We have a sizable shed. It came with the house. It’s not heated nor insulated and the mowers are in there with yard tools, patio furniture, and the tubs of Halloween/Christmas stuff. The shed is not dedicated to art. But, when we moved here I was VERY – super, over the top, elated- enthusiastic about the space and gleefully set-up my art space in a large corner of the corrugated tin garage with thick plywood flooring. It felt good. Cleared cobwebs, played music, lit candles, began painting the door. Up went shelves, unpacked books and paints, glue, tools, ephemera, found a new work table – all the special magic stuff – arranged to my liking, inviting me to come play. It felt really nice! and right and exciting to have a creative home, again. In two years I’ve been in that space four times of any length, maybe. That’s it. This morning’s e-mail makes me want to art – daily, for three months or a season – and yet, the bubbling enthusiasm is followed by, “Why bother? You don’t have the time. Other things are more important and more practical. ” Surely this is not uncommon self-defeating innerspeak.
While I understand a creative pause maybe be a necessary aspect of learning a new job and adjusting accordingly, part of my self is regularly neglected or denied and the more I realize that, the more it bothers me.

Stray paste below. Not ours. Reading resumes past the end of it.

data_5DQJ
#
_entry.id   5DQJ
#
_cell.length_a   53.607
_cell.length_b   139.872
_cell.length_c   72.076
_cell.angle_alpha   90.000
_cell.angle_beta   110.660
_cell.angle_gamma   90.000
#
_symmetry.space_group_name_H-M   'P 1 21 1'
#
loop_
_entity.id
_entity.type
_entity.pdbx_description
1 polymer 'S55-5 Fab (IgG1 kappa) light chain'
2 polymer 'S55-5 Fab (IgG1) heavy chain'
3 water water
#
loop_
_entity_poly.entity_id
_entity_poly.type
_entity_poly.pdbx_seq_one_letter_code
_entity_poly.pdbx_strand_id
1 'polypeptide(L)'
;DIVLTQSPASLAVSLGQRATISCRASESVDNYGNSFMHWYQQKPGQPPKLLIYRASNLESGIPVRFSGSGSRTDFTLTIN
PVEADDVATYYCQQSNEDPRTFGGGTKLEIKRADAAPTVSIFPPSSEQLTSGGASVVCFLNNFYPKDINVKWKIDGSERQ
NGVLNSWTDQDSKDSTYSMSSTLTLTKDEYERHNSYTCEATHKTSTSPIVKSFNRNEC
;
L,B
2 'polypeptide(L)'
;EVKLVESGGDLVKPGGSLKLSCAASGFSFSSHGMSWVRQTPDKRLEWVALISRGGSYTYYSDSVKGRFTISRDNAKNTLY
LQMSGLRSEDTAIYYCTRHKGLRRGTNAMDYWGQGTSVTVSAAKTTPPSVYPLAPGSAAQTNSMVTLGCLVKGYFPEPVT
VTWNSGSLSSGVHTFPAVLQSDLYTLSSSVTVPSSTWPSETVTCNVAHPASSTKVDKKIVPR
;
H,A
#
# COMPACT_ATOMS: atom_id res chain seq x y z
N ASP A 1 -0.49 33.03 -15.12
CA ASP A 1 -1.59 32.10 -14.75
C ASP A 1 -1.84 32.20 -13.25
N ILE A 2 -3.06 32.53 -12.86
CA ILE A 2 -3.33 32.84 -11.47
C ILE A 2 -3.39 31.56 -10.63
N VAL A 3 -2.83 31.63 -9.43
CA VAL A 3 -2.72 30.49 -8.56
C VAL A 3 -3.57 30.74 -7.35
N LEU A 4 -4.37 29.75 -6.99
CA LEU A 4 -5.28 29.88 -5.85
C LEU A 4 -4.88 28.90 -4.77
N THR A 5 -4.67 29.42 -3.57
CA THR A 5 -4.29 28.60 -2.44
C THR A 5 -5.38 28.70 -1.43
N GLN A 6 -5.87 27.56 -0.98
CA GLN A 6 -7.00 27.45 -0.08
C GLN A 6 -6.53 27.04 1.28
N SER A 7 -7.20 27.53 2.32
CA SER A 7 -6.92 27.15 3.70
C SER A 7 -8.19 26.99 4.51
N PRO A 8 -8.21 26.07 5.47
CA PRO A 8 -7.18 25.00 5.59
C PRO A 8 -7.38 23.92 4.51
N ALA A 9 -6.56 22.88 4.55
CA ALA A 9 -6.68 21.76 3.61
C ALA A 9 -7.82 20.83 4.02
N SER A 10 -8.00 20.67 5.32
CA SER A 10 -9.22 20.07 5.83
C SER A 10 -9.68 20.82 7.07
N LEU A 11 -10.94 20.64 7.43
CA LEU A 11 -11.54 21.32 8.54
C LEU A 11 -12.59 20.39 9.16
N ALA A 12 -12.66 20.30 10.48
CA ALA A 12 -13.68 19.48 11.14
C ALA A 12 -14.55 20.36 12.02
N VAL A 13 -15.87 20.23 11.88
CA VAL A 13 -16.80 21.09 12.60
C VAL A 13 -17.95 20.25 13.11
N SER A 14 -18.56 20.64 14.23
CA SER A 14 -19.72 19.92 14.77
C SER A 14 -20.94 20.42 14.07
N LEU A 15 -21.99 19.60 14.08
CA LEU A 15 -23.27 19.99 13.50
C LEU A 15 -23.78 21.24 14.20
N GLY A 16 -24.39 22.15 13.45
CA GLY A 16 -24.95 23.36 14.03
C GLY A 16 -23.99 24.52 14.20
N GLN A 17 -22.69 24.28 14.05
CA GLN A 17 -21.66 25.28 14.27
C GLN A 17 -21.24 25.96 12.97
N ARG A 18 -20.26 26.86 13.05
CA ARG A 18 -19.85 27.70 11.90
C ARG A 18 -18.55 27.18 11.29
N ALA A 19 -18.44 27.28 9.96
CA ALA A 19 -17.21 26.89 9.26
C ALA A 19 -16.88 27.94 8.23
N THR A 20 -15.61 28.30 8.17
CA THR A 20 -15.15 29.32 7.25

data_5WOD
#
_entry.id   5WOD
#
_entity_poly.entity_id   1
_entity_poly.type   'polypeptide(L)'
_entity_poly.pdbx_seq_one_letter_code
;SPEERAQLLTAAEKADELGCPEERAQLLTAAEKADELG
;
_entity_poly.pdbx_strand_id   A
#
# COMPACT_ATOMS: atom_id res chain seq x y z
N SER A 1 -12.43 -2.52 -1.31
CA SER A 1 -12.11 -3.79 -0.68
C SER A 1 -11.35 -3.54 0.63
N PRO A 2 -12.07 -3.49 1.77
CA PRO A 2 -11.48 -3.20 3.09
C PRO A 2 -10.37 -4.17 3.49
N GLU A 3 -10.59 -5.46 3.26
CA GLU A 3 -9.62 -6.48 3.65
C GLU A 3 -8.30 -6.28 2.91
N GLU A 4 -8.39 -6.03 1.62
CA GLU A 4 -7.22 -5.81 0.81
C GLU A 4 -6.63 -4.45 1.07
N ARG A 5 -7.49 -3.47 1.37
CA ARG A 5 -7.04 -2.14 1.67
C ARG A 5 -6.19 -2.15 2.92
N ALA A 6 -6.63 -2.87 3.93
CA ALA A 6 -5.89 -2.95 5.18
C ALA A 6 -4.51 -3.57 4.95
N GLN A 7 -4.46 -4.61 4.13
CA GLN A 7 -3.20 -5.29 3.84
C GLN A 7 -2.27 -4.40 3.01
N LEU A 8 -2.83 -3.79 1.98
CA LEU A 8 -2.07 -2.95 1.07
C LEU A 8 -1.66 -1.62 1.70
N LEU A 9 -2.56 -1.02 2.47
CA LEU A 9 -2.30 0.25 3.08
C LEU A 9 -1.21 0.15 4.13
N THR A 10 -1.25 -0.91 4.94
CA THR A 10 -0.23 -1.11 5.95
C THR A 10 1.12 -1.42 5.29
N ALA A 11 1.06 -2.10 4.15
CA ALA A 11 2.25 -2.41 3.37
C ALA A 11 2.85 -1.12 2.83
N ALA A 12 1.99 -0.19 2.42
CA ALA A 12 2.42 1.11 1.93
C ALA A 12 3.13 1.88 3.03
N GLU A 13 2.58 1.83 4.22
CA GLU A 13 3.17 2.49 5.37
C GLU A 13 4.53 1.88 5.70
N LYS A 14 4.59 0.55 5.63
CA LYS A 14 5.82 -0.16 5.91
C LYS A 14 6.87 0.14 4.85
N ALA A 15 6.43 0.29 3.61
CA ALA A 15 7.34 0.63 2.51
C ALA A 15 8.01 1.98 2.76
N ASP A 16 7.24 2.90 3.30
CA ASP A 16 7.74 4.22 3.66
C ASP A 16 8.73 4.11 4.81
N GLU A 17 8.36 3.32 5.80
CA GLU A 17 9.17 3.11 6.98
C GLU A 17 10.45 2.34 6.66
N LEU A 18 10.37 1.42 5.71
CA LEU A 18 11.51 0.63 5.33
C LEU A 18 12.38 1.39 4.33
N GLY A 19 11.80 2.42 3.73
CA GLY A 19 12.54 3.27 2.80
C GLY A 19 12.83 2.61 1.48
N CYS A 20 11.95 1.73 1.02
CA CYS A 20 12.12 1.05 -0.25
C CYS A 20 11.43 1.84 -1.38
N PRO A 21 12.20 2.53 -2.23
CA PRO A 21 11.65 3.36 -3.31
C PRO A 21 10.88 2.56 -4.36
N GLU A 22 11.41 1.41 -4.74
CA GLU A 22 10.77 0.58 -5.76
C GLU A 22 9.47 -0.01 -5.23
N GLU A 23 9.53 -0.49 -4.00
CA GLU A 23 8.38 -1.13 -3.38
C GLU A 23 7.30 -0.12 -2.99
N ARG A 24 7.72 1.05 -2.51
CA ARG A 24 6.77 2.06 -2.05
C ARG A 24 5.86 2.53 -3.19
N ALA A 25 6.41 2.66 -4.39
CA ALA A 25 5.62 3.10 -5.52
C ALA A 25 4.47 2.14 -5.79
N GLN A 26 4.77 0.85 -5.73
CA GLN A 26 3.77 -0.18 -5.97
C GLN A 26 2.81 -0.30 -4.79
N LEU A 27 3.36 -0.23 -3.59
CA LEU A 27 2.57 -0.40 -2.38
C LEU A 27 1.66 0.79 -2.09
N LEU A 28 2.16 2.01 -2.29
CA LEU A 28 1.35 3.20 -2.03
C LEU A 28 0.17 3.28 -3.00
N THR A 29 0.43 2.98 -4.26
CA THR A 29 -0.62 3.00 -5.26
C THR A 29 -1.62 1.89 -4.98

So, on my last day off, I decided to see if how I’ve been feeling could be fixed.
I went out to the shed.
Just to be in the space because I miss it. When I’m not there for a while then return, it’s much like seeing an old flame after years pass. Bittersweet, awkward, unsure where you stand, maybe a cool welcome. With any luck, things eventually feel comfortable, warm, safe. Looking around, refamiliarizing myself, seeing projects-in-progress it started to feel good being in there; why do I stay away from art or the space I made for myself? Mid-overthinking, I turned to find mouse droppings, albeit dried and old, on some of the shelves and work table…to add insult, my books and sketchbooks have begun to lightly mold. This made me sad…sadder as the evening went on, much to my surprise, because the bright side usually pops up and I’m fine. But not yet, even a couple days later.
Not sure why, but I know enough that resentment could be around the corner and that’s not good. When my partner arrived home from work, he immediately asked what was wrong, so I told him. This is tricky to do without making him feel he should fix or repair what’s wrong. I said that I would figure it out. He suggested making the guest room the art space (but it’s already a guest room, and the size wouldn’t work). The shed is probably original to the house, 1973 or so, and it’s in good shape for a shed. It feels impractical to insulate or heat it when its primary and original function is to house tools and machinery – which it does nicely. So, in the meantime, I will move the ‘perishable’ items – books, papers, paints and glues that will freeze (they did last winter, requiring much shaking and re-mixing in spring) – into a doored bookshelf in the den that can hide them until a solution manifests.